Encore for South LA’s Dunbar Hotel

Heidi Duckler Dance Theatre helps revive a historic jazz landmark on Central Avenue.


Marisa Labog and Joe Schenck rehearse on the balcony in the lobby of Dunbar Village. | Christina Campodonico


By day, a “For Lease” sign hangs in the window of the Dunbar Hotel’s empty storefront on Central Avenue, but on Saturday night this barren room came to life as dancers from the Heidi Duckler Dance Theatre kicked up dust from the concrete floor, grabbed onto the room’s barred windows and clung to its steel columns, captivating a crowd of dance-lovers and community leaders who descended upon the historic South Los Angeles landmark to see “Dancing at Dunbar.”

Hours earlier, at 5 p.m., the troupe previewed its choreography for a handful of residents living at Dunbar Village, the affordable housing development on site with the Dunbar Hotel.

An air of easy comfort pervaded the lobby. Some audience members relaxed in large leather armchairs, nibbling on fruit and cookies. Others milled in and out of the lobby with their bikes and grocery bags, pausing briefly to look up at dancers Marisa Labor and Joe Schenck as they wrapped themselves around columns and bannisters on the second-level balcony overhead. [Read more…]

Sights and sounds from the Central Avenue Jazz Festival

The 19th annual Central Avenue Jazz Festival last weekend brought out crowds of L.A. residents to enjoy authentic Mexican and soul food, local crafts, and, of course, the sweet sounds of jazz. This year, the Jazz Festival was bigger than ever, with two music stages, kids activities and a plaza offering health screenings, stands representing local organizations and businesses, and artists making and selling a variety of crafts.

Watch the audio slideshow below for the sights and sounds of the festival. 

Visit our Flickr for photos from the event.

18th annual Central Avenue Jazz Festival

Cuba LA performing at the 18th Annual Central Avenue Jazz Festival.

Cuba LA performing at the 18th Annual Central Avenue Jazz Festival.

Count on it:  the last weekend of July is the weekend for the Central Avenue Jazz Festival.  This year is the 18th annual festival on Central Avenue, between 42nd and 43rd streets.

This year’s line-up included old favorites like Ernie Andrews and the Gerald Wilson Orchestra, and Latin jazz acts like Cuba LA.

The festival pays tribute to Central Avenue’s historic connection to the Los Angeles jazz scene when musicians like Charlie Parker, Duke Ellington and Billy Holiday stayed at the Dunbar Hotel and jammed at the jazz clubs that dotted the street.

The Dunbar Hotel was renovated and recently opened as a senior living facility.   During this year’s jazz festival, young music act, such as the A Place Called Home music group played in the Dunbar’s courtyard. [Read more…]

28th Street Apartments rekindle tradition of former YMCA

In 1924, a group of African-American leaders decided their Central Avenue neighborhood needed a place for black men and boys to socialize. After a successful fundraising campaign, the 28th Street Y.M.C.A. was born. The facility re-opened in December as an affordable-housing community. Omar Shamout visited the new 28th Street Apartments to learn more about its staff and residents.

South LA landmark YMCA opens as 28th Street Apartments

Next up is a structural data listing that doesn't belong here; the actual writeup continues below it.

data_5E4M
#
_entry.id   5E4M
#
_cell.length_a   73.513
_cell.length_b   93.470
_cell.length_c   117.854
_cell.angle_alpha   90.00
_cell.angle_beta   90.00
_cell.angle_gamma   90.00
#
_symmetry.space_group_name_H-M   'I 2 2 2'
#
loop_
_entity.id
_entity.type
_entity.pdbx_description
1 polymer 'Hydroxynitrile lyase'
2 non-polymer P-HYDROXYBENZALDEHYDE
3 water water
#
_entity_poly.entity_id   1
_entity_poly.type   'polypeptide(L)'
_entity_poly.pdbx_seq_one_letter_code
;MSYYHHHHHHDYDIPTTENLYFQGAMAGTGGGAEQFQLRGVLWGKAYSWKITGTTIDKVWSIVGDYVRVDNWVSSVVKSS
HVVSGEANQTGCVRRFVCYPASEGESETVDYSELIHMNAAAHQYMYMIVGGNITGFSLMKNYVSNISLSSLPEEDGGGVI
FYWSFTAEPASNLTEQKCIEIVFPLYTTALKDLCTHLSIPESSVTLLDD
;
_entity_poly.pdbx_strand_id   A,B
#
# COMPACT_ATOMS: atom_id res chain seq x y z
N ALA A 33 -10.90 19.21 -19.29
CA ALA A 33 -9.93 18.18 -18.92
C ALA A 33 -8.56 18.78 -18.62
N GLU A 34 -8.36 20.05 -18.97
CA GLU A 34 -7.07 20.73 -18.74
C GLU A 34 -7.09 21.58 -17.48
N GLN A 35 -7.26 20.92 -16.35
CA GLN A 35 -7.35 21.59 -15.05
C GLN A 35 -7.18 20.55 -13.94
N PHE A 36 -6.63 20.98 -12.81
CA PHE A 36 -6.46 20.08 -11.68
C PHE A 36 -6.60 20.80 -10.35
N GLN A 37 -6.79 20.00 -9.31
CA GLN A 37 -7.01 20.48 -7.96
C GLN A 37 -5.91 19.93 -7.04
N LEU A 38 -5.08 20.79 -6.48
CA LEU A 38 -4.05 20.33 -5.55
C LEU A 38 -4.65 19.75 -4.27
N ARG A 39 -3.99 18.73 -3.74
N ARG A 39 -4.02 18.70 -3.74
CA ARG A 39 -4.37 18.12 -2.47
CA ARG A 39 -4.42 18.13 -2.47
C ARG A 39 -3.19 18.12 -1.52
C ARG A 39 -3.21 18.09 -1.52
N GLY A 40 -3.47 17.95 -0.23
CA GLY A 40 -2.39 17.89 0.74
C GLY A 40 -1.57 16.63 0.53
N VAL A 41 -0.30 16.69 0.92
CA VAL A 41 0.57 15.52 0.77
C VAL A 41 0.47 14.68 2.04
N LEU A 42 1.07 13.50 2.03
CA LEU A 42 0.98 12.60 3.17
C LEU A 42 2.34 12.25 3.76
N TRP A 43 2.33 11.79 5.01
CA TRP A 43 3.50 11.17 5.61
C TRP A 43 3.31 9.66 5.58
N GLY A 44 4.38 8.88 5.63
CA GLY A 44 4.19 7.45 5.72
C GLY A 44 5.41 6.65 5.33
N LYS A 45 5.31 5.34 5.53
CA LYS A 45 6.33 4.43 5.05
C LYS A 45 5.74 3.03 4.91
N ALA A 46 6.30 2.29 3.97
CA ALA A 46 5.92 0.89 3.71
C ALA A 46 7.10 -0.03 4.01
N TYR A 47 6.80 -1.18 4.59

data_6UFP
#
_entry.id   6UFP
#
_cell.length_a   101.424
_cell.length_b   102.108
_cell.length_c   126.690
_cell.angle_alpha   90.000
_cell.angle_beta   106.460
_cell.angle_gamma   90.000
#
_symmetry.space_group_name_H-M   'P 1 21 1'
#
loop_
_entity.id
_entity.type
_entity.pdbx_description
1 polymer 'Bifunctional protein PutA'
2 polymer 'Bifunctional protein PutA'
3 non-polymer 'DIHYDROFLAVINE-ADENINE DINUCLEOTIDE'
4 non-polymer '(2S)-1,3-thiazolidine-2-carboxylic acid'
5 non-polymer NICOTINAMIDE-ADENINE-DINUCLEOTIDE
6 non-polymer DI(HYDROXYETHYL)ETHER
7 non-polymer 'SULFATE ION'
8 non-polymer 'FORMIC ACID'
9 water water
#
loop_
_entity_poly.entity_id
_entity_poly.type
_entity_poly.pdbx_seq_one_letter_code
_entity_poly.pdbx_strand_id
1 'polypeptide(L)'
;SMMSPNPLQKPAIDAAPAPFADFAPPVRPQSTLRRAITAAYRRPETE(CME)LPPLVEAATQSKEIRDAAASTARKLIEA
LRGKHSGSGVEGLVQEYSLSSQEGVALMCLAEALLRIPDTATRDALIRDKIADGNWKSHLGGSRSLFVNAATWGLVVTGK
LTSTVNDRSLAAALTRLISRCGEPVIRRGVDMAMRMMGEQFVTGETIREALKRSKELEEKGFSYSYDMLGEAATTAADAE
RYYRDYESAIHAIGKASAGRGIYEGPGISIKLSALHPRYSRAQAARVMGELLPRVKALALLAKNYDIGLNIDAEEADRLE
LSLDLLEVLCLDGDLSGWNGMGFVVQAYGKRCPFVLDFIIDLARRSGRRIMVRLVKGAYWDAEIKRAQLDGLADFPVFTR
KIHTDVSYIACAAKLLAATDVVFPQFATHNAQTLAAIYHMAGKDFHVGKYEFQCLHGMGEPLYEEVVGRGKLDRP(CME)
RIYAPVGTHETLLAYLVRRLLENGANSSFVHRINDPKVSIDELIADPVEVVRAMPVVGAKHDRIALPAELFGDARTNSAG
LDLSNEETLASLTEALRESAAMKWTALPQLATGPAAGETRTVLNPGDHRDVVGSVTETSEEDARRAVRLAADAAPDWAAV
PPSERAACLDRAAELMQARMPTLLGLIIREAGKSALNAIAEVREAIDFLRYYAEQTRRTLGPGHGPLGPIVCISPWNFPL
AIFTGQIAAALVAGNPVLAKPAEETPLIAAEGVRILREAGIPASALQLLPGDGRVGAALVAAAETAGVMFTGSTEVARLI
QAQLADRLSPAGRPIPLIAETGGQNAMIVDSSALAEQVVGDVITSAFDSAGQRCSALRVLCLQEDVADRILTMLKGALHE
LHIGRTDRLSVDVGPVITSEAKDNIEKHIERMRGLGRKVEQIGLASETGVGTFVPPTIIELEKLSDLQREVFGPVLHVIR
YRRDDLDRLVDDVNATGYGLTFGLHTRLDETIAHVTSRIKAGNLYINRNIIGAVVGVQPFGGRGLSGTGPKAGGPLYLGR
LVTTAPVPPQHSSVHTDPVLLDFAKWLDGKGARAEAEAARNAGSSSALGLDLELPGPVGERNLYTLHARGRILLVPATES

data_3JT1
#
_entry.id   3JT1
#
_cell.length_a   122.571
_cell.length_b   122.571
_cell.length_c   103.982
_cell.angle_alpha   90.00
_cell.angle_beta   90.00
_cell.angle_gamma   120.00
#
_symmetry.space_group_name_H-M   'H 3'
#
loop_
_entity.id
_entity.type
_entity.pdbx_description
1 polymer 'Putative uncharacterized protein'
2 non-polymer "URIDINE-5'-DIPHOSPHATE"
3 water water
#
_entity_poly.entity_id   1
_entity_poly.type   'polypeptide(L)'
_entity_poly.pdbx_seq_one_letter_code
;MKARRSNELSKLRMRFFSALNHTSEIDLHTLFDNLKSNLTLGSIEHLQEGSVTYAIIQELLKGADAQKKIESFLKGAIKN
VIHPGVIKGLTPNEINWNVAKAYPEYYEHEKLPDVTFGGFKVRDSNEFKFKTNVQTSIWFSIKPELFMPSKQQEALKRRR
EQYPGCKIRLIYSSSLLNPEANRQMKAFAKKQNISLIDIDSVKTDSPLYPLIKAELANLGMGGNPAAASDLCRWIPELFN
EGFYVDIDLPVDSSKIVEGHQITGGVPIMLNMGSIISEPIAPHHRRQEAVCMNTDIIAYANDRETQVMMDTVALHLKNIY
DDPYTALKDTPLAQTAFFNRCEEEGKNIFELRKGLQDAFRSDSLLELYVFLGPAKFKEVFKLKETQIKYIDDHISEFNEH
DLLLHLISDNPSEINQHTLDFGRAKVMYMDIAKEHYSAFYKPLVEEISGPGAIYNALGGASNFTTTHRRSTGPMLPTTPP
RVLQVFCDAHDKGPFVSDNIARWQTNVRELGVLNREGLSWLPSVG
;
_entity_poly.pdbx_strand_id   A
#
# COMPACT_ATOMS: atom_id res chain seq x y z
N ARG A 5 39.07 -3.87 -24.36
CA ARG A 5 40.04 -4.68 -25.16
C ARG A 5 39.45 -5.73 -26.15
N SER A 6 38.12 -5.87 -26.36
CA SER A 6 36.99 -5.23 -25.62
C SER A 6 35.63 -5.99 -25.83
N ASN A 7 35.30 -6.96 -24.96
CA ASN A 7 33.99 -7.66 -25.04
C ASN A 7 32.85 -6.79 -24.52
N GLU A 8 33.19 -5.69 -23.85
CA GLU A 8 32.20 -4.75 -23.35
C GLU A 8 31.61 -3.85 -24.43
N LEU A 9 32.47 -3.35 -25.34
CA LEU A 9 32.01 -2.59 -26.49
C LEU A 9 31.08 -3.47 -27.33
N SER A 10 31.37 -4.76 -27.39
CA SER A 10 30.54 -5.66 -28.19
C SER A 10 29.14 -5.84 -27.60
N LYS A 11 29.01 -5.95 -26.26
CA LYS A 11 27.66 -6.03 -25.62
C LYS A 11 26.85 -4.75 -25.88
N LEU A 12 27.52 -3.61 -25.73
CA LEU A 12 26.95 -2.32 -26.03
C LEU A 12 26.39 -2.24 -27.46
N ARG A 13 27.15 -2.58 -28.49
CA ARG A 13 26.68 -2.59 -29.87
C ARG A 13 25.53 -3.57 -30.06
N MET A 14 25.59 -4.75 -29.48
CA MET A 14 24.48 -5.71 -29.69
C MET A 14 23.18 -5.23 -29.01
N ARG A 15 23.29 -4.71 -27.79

News Release from the office of 9th District Councilwoman Jan Perry
Monday, December 3, 2012

Los Angeles, December 3, 2012—A distinguished landmark in South Los Angeles—the 28th Street YMCA designed by African-American architect Paul Williams—has been restored to serve low-income adults and youth transitioning from homelessness to independent living. Co- developed by Clifford Beers Housing (CBH) and Coalition for Responsible Community Development (CRCD), the $21 million, 49-unit community also will serve homeless and low- income individuals, including those living with mental illness, CBH executive director Jim Bonar told an audience of dignitaries at the opening of the 28th Street Apartments today.

“With this milestone, we are witnessing the culmination of our shared dream to celebrate our rich history, develop quality housing for our young people and create a space in which they can grow and thrive, said Councilwoman Jan Perry (9th District) who worked closely with the developers to ensure this historic landmark was brought back to life and would continue to serve the community. “By reinventing this iconic Paul Williams building in the Vernon-Central community, we are moving our community forward, and I thank both CRCD and Clifford Beers Housing for investing in our youth and their future.”

Referring to the project, CBH’s Bonar said, “This building is far more than just an early design by the legendary Paul Williams. It was an integral part of life in the robust African American community which dominated Central Avenue from the 1920s to 1960s. Our plans for the renovation of the existing building and the new wing were guided by two imperatives: to honor the history of the building and revive its service to the community in the 21st century. “

In its new incarnation, the original YMCA accommodations have been transformed into 24 units including kitchenettes and private bathrooms—a far cry from its former configuration with 50 rooms, shared bathrooms and a common cafeteria. The new wing, comprised of 25 studio apartments, will accommodate low-income and formerly homeless individuals. Eight units are set-aside for 18-24 year-olds. Recreation amenities include a restored gym and a rooftop garden.